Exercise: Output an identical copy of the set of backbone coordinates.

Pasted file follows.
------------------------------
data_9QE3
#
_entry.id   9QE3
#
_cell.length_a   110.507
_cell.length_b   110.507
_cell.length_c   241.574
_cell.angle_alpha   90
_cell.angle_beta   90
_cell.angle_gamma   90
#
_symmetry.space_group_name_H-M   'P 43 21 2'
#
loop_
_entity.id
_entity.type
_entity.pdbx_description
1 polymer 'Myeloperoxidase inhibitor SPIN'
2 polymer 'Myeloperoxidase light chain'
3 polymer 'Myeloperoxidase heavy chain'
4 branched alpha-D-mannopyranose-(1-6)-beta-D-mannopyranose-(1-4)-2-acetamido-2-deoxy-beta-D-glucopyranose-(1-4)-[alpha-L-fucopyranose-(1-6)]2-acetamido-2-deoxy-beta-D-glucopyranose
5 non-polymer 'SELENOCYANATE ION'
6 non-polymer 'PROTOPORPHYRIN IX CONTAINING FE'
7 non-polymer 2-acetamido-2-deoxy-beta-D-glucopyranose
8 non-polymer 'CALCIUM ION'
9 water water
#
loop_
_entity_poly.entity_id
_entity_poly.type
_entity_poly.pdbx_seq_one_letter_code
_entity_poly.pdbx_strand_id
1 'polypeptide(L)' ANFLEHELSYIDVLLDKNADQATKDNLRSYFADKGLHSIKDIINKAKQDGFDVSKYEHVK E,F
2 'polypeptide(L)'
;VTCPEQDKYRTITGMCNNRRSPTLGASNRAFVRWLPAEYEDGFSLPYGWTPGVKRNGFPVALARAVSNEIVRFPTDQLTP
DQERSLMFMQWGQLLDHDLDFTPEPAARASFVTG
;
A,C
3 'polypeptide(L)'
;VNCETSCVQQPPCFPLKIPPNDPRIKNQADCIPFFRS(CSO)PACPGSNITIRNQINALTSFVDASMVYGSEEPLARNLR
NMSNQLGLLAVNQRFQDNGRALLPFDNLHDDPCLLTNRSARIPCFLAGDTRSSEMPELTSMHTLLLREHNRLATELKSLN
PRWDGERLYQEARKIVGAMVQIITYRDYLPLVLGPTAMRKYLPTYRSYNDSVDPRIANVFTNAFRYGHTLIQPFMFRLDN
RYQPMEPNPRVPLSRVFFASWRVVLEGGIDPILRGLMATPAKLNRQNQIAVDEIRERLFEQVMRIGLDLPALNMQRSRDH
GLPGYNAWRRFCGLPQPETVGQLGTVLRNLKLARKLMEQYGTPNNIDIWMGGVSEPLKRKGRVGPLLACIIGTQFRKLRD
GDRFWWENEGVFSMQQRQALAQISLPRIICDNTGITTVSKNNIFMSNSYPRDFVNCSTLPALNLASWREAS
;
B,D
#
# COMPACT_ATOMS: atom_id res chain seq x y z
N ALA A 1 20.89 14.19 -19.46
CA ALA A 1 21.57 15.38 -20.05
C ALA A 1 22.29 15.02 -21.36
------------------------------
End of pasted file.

data_9QE3
#
_entry.id   9QE3
#
_cell.length_a   110.507
_cell.length_b   110.507
_cell.length_c   241.574
_cell.angle_alpha   90
_cell.angle_beta   90
_cell.angle_gamma   90
#
_symmetry.space_group_name_H-M   'P 43 21 2'
#
loop_
_entity.id
_entity.type
_entity.pdbx_description
1 polymer 'Myeloperoxidase inhibitor SPIN'
2 polymer 'Myeloperoxidase light chain'
3 polymer 'Myeloperoxidase heavy chain'
4 branched alpha-D-mannopyranose-(1-6)-beta-D-mannopyranose-(1-4)-2-acetamido-2-deoxy-beta-D-glucopyranose-(1-4)-[alpha-L-fucopyranose-(1-6)]2-acetamido-2-deoxy-beta-D-glucopyranose
5 non-polymer 'SELENOCYANATE ION'
6 non-polymer 'PROTOPORPHYRIN IX CONTAINING FE'
7 non-polymer 2-acetamido-2-deoxy-beta-D-glucopyranose
8 non-polymer 'CALCIUM ION'
9 water water
#
loop_
_entity_poly.entity_id
_entity_poly.type
_entity_poly.pdbx_seq_one_letter_code
_entity_poly.pdbx_strand_id
1 'polypeptide(L)' ANFLEHELSYIDVLLDKNADQATKDNLRSYFADKGLHSIKDIINKAKQDGFDVSKYEHVK E,F
2 'polypeptide(L)'
;VTCPEQDKYRTITGMCNNRRSPTLGASNRAFVRWLPAEYEDGFSLPYGWTPGVKRNGFPVALARAVSNEIVRFPTDQLTP
DQERSLMFMQWGQLLDHDLDFTPEPAARASFVTG
;
A,C
3 'polypeptide(L)'
;VNCETSCVQQPPCFPLKIPPNDPRIKNQADCIPFFRS(CSO)PACPGSNITIRNQINALTSFVDASMVYGSEEPLARNLR
NMSNQLGLLAVNQRFQDNGRALLPFDNLHDDPCLLTNRSARIPCFLAGDTRSSEMPELTSMHTLLLREHNRLATELKSLN
PRWDGERLYQEARKIVGAMVQIITYRDYLPLVLGPTAMRKYLPTYRSYNDSVDPRIANVFTNAFRYGHTLIQPFMFRLDN
RYQPMEPNPRVPLSRVFFASWRVVLEGGIDPILRGLMATPAKLNRQNQIAVDEIRERLFEQVMRIGLDLPALNMQRSRDH
GLPGYNAWRRFCGLPQPETVGQLGTVLRNLKLARKLMEQYGTPNNIDIWMGGVSEPLKRKGRVGPLLACIIGTQFRKLRD
GDRFWWENEGVFSMQQRQALAQISLPRIICDNTGITTVSKNNIFMSNSYPRDFVNCSTLPALNLASWREAS
;
B,D
#
# COMPACT_ATOMS: atom_id res chain seq x y z
N ALA A 1 20.89 14.19 -19.46
CA ALA A 1 21.57 15.38 -20.05
C ALA A 1 22.29 15.02 -21.36